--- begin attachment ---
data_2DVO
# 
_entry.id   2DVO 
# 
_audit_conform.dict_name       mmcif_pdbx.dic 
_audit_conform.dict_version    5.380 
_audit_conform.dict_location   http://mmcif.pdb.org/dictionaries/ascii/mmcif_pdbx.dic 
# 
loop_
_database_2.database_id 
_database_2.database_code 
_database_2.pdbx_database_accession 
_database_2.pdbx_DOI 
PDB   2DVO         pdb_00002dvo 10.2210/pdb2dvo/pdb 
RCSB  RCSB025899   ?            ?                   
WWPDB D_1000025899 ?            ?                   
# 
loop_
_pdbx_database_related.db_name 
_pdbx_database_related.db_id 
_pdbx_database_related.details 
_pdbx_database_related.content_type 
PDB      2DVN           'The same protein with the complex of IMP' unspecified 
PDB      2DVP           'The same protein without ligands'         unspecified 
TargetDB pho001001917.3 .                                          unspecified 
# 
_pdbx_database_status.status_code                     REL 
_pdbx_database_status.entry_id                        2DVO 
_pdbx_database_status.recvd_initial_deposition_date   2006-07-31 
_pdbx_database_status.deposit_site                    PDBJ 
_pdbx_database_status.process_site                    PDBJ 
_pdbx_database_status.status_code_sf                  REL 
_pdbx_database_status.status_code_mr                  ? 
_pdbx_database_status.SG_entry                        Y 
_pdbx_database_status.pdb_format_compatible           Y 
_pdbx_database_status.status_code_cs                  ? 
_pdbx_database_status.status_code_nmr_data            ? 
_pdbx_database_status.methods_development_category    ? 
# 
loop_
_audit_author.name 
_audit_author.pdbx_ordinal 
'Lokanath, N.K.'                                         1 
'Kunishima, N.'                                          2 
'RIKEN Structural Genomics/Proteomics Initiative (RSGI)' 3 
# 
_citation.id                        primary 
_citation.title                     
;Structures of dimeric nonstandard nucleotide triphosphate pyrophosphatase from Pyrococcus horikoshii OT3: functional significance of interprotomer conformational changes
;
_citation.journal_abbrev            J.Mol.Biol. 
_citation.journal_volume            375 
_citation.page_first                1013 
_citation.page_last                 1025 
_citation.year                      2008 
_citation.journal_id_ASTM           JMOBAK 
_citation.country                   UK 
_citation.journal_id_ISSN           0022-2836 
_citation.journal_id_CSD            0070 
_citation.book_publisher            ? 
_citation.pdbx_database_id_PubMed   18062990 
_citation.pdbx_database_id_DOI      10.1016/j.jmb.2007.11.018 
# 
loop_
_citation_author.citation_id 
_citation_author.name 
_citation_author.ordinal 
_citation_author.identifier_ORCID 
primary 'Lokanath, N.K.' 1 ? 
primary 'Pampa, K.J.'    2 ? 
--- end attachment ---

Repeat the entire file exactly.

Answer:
data_2DVO
# 
_entry.id   2DVO 
# 
_audit_conform.dict_name       mmcif_pdbx.dic 
_audit_conform.dict_version    5.380 
_audit_conform.dict_location   http://mmcif.pdb.org/dictionaries/ascii/mmcif_pdbx.dic 
# 
loop_
_database_2.database_id 
_database_2.database_code 
_database_2.pdbx_database_accession 
_database_2.pdbx_DOI 
PDB   2DVO         pdb_00002dvo 10.2210/pdb2dvo/pdb 
RCSB  RCSB025899   ?            ?                   
WWPDB D_1000025899 ?            ?                   
# 
loop_
_pdbx_database_related.db_name 
_pdbx_database_related.db_id 
_pdbx_database_related.details 
_pdbx_database_related.content_type 
PDB      2DVN           'The same protein with the complex of IMP' unspecified 
PDB      2DVP           'The same protein without ligands'         unspecified 
TargetDB pho001001917.3 .                                          unspecified 
# 
_pdbx_database_status.status_code                     REL 
_pdbx_database_status.entry_id                        2DVO 
_pdbx_database_status.recvd_initial_deposition_date   2006-07-31 
_pdbx_database_status.deposit_site                    PDBJ 
_pdbx_database_status.process_site                    PDBJ 
_pdbx_database_status.status_code_sf                  REL 
_pdbx_database_status.status_code_mr                  ? 
_pdbx_database_status.SG_entry                        Y 
_pdbx_database_status.pdb_format_compatible           Y 
_pdbx_database_status.status_code_cs                  ? 
_pdbx_database_status.status_code_nmr_data            ? 
_pdbx_database_status.methods_development_category    ? 
# 
loop_
_audit_author.name 
_audit_author.pdbx_ordinal 
'Lokanath, N.K.'                                         1 
'Kunishima, N.'                                          2 
'RIKEN Structural Genomics/Proteomics Initiative (RSGI)' 3 
# 
_citation.id                        primary 
_citation.title                     
;Structures of dimeric nonstandard nucleotide triphosphate pyrophosphatase from Pyrococcus horikoshii OT3: functional significance of interprotomer conformational changes
;
_citation.journal_abbrev            J.Mol.Biol. 
_citation.journal_volume            375 
_citation.page_first                1013 
_citation.page_last                 1025 
_citation.year                      2008 
_citation.journal_id_ASTM           JMOBAK 
_citation.country                   UK 
_citation.journal_id_ISSN           0022-2836 
_citation.journal_id_CSD            0070 
_citation.book_publisher            ? 
_citation.pdbx_database_id_PubMed   18062990 
_citation.pdbx_database_id_DOI      10.1016/j.jmb.2007.11.018 
# 
loop_
_citation_author.citation_id 
_citation_author.name 
_citation_author.ordinal 
_citation_author.identifier_ORCID 
primary 'Lokanath, N.K.' 1 ? 
primary 'Pampa, K.J.'    2 ? 